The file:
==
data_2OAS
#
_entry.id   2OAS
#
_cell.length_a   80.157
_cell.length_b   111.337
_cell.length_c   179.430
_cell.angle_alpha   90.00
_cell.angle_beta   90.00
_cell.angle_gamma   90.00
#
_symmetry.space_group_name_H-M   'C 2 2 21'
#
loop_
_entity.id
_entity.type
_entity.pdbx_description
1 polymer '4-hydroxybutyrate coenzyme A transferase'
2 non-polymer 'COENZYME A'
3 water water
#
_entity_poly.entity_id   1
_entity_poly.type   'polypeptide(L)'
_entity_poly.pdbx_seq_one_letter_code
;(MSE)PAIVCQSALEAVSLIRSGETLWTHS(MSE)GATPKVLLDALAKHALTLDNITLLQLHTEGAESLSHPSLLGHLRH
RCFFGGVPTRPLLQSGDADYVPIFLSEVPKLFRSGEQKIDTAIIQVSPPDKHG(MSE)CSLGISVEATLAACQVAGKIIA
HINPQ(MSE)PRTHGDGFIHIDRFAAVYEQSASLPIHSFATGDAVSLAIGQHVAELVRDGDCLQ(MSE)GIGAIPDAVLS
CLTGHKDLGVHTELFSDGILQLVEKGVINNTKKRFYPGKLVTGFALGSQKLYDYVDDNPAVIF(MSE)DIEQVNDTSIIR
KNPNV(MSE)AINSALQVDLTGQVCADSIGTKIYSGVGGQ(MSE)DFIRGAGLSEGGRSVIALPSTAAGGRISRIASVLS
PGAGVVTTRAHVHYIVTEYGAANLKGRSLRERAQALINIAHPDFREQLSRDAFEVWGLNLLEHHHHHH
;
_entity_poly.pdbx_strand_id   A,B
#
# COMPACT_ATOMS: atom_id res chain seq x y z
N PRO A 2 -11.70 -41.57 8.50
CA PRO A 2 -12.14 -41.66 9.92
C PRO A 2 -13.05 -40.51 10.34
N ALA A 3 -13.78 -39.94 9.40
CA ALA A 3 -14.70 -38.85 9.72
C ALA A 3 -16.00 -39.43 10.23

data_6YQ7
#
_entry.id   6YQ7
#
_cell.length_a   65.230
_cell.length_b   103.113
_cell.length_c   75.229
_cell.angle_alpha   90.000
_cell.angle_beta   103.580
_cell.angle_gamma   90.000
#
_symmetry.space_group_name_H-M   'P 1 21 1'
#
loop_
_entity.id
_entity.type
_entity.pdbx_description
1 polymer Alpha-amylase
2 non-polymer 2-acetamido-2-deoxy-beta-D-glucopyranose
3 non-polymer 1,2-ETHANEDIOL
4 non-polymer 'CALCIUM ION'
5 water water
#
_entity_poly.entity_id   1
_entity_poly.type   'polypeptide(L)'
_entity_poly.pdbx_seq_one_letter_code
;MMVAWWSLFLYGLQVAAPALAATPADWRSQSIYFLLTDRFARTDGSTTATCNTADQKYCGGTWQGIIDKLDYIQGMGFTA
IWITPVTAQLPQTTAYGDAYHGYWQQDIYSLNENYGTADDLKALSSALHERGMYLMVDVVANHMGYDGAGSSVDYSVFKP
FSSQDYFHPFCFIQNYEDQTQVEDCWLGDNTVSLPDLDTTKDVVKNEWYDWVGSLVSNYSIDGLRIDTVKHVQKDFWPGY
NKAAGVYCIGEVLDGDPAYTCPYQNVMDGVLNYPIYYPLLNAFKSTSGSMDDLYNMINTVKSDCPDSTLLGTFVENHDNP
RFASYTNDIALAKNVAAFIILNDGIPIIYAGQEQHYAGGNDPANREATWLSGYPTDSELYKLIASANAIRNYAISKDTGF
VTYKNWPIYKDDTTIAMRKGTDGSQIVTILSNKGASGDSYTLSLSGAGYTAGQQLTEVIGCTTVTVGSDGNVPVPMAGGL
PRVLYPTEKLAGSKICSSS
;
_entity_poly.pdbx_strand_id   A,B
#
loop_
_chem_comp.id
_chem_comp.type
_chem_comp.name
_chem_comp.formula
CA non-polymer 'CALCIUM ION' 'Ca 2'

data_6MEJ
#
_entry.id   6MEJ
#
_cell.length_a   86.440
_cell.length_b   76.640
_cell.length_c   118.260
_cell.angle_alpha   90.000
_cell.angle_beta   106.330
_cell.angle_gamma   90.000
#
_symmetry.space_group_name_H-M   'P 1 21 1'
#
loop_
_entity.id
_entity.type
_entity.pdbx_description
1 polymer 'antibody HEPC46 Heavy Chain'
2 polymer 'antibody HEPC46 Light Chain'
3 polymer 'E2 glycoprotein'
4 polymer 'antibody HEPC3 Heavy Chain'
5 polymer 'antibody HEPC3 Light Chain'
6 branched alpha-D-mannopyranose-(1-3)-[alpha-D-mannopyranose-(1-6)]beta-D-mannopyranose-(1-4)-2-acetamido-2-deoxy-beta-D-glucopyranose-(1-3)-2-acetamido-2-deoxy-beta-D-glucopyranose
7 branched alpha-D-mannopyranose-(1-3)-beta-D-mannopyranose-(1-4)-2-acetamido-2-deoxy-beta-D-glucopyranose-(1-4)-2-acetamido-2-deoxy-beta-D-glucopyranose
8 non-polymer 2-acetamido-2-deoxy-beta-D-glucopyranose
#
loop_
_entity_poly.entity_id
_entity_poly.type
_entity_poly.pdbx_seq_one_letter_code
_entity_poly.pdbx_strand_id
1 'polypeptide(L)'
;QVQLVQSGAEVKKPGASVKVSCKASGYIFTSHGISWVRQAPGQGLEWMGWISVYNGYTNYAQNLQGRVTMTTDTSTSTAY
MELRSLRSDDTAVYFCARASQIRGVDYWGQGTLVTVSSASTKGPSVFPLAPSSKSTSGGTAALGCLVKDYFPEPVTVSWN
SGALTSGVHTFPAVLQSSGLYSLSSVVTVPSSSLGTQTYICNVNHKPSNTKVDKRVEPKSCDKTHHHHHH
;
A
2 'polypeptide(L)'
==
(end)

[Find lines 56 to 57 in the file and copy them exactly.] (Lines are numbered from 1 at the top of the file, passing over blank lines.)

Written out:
_entity.type
_entity.pdbx_description